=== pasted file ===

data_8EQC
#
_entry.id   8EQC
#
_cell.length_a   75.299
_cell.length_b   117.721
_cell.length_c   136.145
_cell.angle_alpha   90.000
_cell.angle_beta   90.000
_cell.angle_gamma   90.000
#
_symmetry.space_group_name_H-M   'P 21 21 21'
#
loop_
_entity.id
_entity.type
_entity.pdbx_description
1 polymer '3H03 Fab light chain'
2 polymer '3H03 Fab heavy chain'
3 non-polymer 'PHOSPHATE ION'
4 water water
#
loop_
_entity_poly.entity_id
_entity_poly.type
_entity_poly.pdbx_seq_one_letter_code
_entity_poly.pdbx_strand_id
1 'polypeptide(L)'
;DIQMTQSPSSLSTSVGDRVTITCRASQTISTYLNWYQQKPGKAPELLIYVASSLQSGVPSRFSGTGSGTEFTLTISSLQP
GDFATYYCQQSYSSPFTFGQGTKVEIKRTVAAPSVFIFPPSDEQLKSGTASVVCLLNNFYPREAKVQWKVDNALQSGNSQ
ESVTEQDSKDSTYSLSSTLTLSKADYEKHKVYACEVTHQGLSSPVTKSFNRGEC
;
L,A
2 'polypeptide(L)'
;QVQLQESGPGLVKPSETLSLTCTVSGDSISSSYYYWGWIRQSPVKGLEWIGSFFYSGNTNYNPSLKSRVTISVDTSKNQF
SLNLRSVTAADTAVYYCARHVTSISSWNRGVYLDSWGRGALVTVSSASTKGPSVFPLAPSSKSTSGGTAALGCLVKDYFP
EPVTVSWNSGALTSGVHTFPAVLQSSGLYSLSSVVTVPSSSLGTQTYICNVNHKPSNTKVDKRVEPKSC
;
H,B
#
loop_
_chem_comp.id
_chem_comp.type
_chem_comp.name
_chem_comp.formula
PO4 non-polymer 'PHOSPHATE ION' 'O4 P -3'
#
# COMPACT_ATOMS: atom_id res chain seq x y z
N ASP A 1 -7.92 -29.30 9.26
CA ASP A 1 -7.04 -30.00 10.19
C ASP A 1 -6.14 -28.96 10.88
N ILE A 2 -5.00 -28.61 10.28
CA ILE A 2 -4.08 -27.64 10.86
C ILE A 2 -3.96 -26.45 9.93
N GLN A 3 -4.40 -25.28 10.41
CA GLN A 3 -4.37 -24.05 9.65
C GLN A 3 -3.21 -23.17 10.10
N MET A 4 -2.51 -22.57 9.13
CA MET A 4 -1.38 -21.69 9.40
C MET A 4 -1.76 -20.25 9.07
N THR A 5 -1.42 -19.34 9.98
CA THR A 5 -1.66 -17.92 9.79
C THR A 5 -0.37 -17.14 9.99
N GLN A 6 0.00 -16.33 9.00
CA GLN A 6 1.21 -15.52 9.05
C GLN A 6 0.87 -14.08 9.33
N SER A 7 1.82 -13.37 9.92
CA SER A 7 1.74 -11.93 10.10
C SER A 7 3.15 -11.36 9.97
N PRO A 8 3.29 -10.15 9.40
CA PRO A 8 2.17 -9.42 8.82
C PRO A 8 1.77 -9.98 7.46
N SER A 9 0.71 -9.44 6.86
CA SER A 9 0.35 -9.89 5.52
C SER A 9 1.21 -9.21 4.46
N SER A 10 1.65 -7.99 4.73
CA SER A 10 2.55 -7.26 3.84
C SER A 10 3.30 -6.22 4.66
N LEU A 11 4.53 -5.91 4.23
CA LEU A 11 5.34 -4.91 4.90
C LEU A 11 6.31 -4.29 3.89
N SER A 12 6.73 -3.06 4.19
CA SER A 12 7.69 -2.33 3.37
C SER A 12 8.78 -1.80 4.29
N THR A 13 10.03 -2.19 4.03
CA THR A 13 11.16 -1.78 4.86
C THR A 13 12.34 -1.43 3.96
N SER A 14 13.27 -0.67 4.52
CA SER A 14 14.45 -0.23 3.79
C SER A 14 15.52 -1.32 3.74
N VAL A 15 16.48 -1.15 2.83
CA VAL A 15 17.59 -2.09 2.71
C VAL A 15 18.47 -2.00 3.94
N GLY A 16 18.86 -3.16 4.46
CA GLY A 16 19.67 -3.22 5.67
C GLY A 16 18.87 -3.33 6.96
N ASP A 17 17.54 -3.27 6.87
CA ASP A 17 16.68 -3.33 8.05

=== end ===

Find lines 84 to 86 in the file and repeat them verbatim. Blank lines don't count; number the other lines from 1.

C SER A 12 8.78 -1.80 4.29
N THR A 13 10.03 -2.19 4.03
CA THR A 13 11.16 -1.78 4.86